Former soldier sentenced in “romance scams” that stole $350,000

by Vern Evans

A federal judge recently sentenced a former Army specialist to 40 months in prison on money laundering charges in a series of romance scams that bilked victims of more than $350,000.

Former Spc. Sanda Frimpong, 33, pleaded guilty to three counts of money laundering in September. He was sentenced on April 11 in federal court in Raleigh, North Carolina, and must also serve three years of supervised release and pay restitution to victims, according to court documents.

From December 2019 to February 2022, while stationed at Fort Liberty, North Carolina, Frimpong and three other individuals, identified in court documents by initials G.F., F.A. and B.S. “engaged in a series of schemes” to defraud victims by impersonating “romantic love interests, diplomats, customs personnel, military personnel and other fictitious personas,” according to court documents.

Frimpong and his co-conspirators made promises of romance, sharing an inheritance or other scenarios to induce victims to give them money or property.

“Romance scammers exploit our most vulnerable citizens, even our seniors and military veterans, sometimes leaving them financially and emotionally devastated,” said U.S. Attorney Michael Easley in a press release. “The fact that an Army service member was involved in romance scams while serving as a soldier is appalling.”

The conspirators communicated their schemes using WhatsApp and Snapchat, popular instant messaging platforms.

In one example listed by prosecutors, Frimpong’s group contacted a person named as K.W., a widower, in North Rose, New York in October 2020 and began a virtual relationship with K.W. using a fake persona named “Catherine White.”

After about a month, “White” claimed to need money to pay a holding fee to release gold held in Canada that she’d inherited from her father. “White” told K.W. she’d been contacted by a Canadian customs officer named Sanda Frimpong, who requested K.W. wire the money to Frimpong’s bank account.

“White” sent photos of gold bars, a woman in handcuffs and a counterfeit Canada Border Services Agency document, according to court records.

K.W. wired $6,500 to Frimpong’s account.

Another instance involved a victim identified as A.H. of Lakewood, Illinois who was contacted in early 2021 by a conspirator with the fictitious name “Tom Tanner.” A.H. had recently divorced after 25 years of marriage. “Tanner” claimed to be from Illinois and in the Army deployed to Afghanistan.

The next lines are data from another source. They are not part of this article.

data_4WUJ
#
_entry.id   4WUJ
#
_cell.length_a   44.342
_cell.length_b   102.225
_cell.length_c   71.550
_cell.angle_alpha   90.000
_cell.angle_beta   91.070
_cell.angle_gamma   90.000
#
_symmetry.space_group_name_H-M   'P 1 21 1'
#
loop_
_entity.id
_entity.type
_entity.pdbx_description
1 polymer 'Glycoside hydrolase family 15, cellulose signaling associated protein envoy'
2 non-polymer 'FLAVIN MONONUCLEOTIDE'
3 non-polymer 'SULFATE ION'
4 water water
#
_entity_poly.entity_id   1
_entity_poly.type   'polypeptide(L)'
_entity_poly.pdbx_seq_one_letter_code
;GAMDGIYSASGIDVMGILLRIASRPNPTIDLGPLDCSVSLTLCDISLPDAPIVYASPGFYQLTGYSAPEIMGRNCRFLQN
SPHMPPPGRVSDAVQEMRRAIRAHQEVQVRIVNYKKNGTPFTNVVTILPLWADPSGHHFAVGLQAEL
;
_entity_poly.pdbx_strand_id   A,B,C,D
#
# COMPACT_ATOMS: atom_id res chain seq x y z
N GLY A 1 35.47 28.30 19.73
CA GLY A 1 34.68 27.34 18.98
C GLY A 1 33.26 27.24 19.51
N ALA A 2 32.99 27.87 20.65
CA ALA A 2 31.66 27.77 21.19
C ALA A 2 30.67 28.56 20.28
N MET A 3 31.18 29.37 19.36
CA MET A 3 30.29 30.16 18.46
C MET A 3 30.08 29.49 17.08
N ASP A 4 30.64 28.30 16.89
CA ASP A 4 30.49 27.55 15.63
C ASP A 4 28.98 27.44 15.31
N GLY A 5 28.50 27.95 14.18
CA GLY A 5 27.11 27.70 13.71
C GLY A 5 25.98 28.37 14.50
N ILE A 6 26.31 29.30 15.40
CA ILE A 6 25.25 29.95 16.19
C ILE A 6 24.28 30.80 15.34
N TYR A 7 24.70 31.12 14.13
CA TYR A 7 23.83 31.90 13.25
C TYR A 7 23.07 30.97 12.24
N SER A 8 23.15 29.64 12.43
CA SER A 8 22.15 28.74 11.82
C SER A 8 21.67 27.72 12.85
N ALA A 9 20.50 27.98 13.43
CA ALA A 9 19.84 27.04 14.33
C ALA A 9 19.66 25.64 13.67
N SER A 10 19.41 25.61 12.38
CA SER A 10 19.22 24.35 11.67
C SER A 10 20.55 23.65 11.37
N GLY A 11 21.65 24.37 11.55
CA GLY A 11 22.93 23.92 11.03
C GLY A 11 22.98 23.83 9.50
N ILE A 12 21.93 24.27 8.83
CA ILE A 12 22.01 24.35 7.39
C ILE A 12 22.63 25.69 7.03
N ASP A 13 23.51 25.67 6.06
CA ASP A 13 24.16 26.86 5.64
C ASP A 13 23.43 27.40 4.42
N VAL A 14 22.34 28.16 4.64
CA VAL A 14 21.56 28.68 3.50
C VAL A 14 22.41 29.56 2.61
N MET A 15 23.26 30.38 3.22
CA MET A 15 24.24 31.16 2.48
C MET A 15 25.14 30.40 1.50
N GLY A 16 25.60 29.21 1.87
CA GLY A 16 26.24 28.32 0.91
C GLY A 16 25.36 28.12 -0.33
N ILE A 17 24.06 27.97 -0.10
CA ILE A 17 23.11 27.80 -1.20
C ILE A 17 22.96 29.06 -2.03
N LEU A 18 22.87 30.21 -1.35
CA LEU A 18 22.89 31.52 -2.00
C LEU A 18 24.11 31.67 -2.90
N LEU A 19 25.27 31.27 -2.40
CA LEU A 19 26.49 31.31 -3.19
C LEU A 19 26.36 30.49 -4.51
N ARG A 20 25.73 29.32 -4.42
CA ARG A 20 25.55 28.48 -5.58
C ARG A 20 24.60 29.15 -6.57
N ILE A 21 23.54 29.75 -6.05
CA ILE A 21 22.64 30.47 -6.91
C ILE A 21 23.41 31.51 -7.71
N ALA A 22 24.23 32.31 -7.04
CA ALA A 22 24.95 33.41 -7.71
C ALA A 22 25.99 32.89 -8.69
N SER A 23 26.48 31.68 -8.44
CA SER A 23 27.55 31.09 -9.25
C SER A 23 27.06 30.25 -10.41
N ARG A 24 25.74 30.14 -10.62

“Tanner” proposed marriage to A.H. and later claimed he had access to gold and diamonds but needed money from A.H. to have the assets transferred.

An individual using the fictitious name “Shawn Martins” and claiming to be “Tanner’s” attorney contacted A.H. and convinced A.H. to send a $50,000 cashier’s check to “Martins’” North Carolina address.

“Tanner” later emailed A.H. fraudulent documents showing the transfer of 100kg of gold bars and diamonds to A.H.

A.H. then sent another cashier’s check for $100,000 to Frimpong. Frimpong later wired that money in separate transactions to accounts in Ghana.

While running the romance scams, Frimpong and his co-conspirators also concocted a scheme, beginning in April 2020, to file false applications for funds under the CARES Act, an economic stimulus plan that provided funds, loans and additional support as well as undergirding unemployment benefits put in place during the COVID-19 pandemic, according to court documents.

Frimpong and co-conspirator B.S. applied for unemployment benefits in nearly a dozen states using stolen identification information such as social security numbers.

Todd South has written about crime, courts, government and the military for multiple publications since 2004 and was named a 2014 Pulitzer finalist for a co-written project on witness intimidation. Todd is a Marine veteran of the Iraq War.

Read the full article here

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